Wake up daily to our latest coverage of business done better, directly in your inbox.


Get your weekly dose of analysis on rising corporate activism.

Select Newsletter

By signing up you agree to our privacy policy. You can opt out anytime.

Tina Casey headshot

$4 Billion for Energy Efficient Buildings and Green Jobs

The list of President Obama's We Can't Wait initiatives now includes a major new investment program for upgrading the energy efficiency of buildings. Announced last week, the program consists of $4 billion worth of public and private funding that will create thousands of new green jobs related to retrofitting office buildings, industrial plants, government facilities, hospitals, schools, and other large structures nationwide. It expands on an existing Clinton Global Initiative energy efficiency investment program announced last summer, that has already committed $500 million in private sector funding for energy upgrades.

The new initiative packs a lot of punch into a small taxpayer investment, since the $2 billion from the taxpayer side involves paying for the work through future energy savings, without up-front costs. As for the private sector, there's more to it than just saving money on energy bills.

Why the Focus on  Buildings?

Commercial buildings alone gobbled up 20 percent of the energy in the U.S. economy last year, so a program that improves existing buildings nationwide is a logical priority for a federal energy strategy. There is no need to wait for the development of new cutting edge technologies, because an enormous amount of savings can be achieved within a relatively short time using existing technologies and management strategies. New York City's iconic Empire State Building is a case in point. It took just a few years and an investment of only $13 million to reduce the aged building's energy consumption by almost 40 percent and lop more than one-third off its annual energy bill of $11.4 million. The Empire State Building recently won LEED gold status for its efforts, and more savings is in store from a planned upgrade of its 68 elevators.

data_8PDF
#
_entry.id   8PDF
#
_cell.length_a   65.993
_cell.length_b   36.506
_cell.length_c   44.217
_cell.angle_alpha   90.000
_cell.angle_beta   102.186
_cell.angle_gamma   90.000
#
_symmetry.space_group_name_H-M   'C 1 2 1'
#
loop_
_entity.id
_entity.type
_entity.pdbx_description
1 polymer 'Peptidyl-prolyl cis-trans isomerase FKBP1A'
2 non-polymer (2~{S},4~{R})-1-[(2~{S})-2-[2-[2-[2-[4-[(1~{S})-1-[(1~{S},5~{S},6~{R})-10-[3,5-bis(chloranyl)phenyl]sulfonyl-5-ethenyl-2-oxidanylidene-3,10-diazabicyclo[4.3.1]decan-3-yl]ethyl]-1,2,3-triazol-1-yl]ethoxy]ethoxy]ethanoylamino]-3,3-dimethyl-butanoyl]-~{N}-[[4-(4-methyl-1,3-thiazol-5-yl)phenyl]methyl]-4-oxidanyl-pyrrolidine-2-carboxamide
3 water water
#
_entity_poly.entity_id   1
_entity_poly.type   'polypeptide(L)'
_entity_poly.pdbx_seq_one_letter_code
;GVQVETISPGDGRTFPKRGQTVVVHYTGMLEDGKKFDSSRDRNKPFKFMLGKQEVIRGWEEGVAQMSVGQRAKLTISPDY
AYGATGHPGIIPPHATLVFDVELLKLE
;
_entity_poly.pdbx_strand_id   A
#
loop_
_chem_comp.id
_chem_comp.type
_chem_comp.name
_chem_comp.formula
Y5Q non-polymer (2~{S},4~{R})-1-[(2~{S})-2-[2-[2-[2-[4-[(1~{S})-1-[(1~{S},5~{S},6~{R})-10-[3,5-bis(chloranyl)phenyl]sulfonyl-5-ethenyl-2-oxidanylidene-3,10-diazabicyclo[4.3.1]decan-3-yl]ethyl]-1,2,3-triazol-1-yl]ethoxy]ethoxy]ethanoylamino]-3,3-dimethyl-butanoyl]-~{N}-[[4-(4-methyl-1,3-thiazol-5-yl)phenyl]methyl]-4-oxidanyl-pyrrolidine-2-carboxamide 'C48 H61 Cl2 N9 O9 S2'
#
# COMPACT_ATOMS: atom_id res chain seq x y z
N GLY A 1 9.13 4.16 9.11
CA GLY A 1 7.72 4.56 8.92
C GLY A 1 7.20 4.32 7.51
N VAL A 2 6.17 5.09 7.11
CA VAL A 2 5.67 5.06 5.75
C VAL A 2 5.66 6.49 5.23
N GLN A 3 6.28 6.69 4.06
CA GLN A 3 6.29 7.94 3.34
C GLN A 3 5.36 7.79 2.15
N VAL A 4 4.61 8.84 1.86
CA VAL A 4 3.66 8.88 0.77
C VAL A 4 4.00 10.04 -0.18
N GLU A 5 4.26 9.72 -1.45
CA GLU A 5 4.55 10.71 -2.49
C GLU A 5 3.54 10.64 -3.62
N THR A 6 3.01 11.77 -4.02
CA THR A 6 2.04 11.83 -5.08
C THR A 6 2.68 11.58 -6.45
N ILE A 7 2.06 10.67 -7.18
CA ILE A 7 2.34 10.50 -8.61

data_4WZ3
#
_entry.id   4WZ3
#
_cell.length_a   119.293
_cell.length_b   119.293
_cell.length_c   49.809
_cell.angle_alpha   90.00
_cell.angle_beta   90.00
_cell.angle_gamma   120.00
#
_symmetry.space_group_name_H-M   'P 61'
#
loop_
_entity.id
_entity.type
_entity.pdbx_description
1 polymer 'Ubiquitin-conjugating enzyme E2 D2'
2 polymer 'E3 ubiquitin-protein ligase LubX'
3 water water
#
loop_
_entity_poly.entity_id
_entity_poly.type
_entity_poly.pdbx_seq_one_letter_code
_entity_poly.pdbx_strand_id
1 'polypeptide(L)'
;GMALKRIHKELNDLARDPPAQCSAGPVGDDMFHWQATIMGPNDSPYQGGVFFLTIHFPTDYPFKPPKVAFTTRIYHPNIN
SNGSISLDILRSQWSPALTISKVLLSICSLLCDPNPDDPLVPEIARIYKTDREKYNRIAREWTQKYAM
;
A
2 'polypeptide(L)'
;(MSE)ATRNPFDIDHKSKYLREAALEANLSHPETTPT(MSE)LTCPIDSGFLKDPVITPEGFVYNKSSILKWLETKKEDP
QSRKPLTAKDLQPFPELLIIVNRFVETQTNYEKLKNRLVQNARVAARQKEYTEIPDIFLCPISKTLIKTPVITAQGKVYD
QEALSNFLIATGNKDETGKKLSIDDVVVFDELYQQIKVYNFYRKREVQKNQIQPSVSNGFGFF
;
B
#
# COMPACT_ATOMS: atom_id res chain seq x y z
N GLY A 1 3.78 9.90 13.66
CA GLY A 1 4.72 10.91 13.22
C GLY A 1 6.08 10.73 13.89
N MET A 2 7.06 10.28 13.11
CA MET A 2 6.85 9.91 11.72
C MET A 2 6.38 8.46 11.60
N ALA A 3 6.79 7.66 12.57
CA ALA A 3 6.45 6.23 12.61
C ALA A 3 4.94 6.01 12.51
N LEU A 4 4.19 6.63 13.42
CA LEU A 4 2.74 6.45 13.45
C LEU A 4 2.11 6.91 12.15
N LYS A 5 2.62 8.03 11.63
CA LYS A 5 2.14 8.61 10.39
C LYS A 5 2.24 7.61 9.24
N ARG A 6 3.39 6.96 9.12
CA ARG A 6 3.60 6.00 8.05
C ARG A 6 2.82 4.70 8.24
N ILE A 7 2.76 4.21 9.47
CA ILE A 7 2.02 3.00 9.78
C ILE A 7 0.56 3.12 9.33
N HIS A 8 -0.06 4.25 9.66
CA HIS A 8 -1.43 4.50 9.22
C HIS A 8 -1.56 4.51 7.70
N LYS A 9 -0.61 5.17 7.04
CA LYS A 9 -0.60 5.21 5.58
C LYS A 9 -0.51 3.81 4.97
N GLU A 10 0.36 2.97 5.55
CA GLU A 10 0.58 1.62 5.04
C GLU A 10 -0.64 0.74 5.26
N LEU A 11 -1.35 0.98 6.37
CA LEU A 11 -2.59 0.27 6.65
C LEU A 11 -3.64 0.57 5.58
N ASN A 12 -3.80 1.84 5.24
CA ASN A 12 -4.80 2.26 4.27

New Tech for Old Buildings

New technologies will soon start to play an increasingly important role in building upgrades, though. The new funding program is another step forward for the Better Buildings Initiative announced by President Obama earlier this year, in which the president exhorted universities to lead the way by upgrading their campuses. Essentially this amounted to a call for research institutions to focus on developing and commercializing new technologies for energy efficient buildings. Columbia University, for example, has already partnered with the City of New York on the new NYC Urban Technology Innovative Center, which aims at creating a significant new employment sector in the city, in careers related to energy efficiency upgrades.

More Energy Goodies in Store for Building Owners

It's practically a given that a well planned energy efficiency upgrade will pay for itself within a relatively short period of time, and that's a good enough incentive on its own merits. Building owners are also beginning to explore the merits of energy storage as an additional benefit, as described in a recent report on the  emerging energy storage market by Pike research. The advent of new technologies for harvesting and storing energy on site has provided many property owners with an opportunity to add value to their buildings by generating energy with a solar or wind installation for example, and either storing the excess energy for use on site during peak periods when grid-supplied energy is more expensive, or selling it back to the grid. To get the maximum bottom line benefit it helps if the building's own energy consumption is cut to the bone, so all the more reason for owners of older, energy inefficient buildings to invest in conservation.

Image credit: White House, some rights reserved by Anthony Alvernaz.

Follow on Twitter: @TinaMCasey.




Tina Casey headshotTina Casey

Tina writes frequently for TriplePundit and other websites, with a focus on military, government and corporate sustainability, clean tech research and emerging energy technologies. She is a former Deputy Director of Public Affairs of the New York City Department of Environmental Protection, and author of books and articles on recycling and other conservation themes. She is currently Deputy Director of Public Information for the County of Union, New Jersey. Views expressed here are her own and do not necessarily reflect agency policy.

Read more stories by Tina Casey

More stories from Data & Technology